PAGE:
Small businesses are using technology to help them operate more efficiently and cost-effectively in an increasingly competitive environment. Each Monday, USA TODAY looks at new ways companies are gaining an innovative edge in a tough economy.
If all goes as planned, customers of family-owned Ben White Florist in Austin can start buying flowers this month by swiping a smartphone at checkout.
Representatives working for Isis, the mobile-payment company behind the technology, have been working with the shop's owner, Michael Martinez, to prepare for a new mobile payment system that can accept most credit cards, including American Express and Discover. That the system is free for now — subsidized by Isis — helped persuade Martinez to give it a try.
Martinez concedes that customers with smartphones sophisticated enough to use the technology will initially be a tiny group. "But Austin is a tech-savvy city. Customers don't want to do business with companies that look outdated. And it makes us seem like we're on top of things," he says.
As the retail world increasingly turns mobile, Martinez echoes the sentiment of thousands of small-business merchants drawn to mobile payments as a marketing boost and a salvation from the shackles of expensive point-of-sale terminals and magnetic-stripe card readers.
Small merchants are considered ideal testing grounds for new payment products because the businesses are nimbler in experimenting with new ideas and seeking customers in settings beyond bricks-and-mortar stores.
"We're seeing a huge explosion in small business," says Ebrahim Keshavarz, vice president of small-business product management at AT&T. The company is working with mobile payment developers that want to use its wireless network.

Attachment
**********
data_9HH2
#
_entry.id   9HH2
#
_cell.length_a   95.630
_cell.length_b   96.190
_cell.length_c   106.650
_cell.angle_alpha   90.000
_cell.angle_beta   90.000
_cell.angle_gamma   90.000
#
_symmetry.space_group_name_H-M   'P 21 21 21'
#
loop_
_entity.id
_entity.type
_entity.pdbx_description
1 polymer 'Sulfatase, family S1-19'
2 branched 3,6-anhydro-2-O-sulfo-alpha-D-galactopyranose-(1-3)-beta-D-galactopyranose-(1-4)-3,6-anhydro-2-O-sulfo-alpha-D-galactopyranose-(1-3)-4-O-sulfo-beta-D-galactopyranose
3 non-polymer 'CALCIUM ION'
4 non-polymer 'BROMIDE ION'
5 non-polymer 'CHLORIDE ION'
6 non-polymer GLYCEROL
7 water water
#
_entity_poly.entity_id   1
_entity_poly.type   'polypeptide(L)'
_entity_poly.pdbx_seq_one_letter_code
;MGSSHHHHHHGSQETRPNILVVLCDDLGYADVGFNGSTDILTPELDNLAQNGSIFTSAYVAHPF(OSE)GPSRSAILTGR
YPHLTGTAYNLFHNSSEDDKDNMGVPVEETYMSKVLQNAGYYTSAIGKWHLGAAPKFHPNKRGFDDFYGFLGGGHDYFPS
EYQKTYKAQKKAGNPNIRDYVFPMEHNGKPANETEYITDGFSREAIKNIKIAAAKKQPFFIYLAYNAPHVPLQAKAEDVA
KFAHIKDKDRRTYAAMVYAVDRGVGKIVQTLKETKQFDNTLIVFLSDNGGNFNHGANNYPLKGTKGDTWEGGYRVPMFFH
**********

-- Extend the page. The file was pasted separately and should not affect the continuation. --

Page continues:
Eyeing the growing number of customers who rely on their "digital wallets" — credit card numbers stored on a phone app — small business owners are scrambling to find efficient means of accommodating these early adopters without too much cost to their operations or the need to overhaul existing payment systems.
Apps for tablets and smartphones that can scan credit cards have been offered as early answers. In February, about half the retailers polled by the National Retail Federation say they will use a mobile device as a cash register within a year to 18 months, compared with 6% that use them now.
Meanwhile, mobility solutions also are being developed for on-the-go merchants who derive sales from county fairs, trade shows and farmers' markets.
Because the technology is still in its infancy, "mobile payment" is something of an umbrella term that refers to a wide variety of approaches, including paying with: a smartphone equipped with a special chip; a credit card number stored in a phone app; or a key-fob-size device that turns a phone or tablet into a credit card processor.
Worldwide mobile payment transactions will total $171.5 billion in 2012, a 62% increase from $105.9 billion last year, and could reach $617 billion by 2016, according to research firm Gartner.
Consumers are still wary of sharing stored financial information, concerned about privacy, fraudulent charges, personal information being distributed to third parties, or of losing devices that contain that information.
Small-business owners are skeptical about spending money on yet another piece of hardware. With so many options available, consumer confusion is inevitable.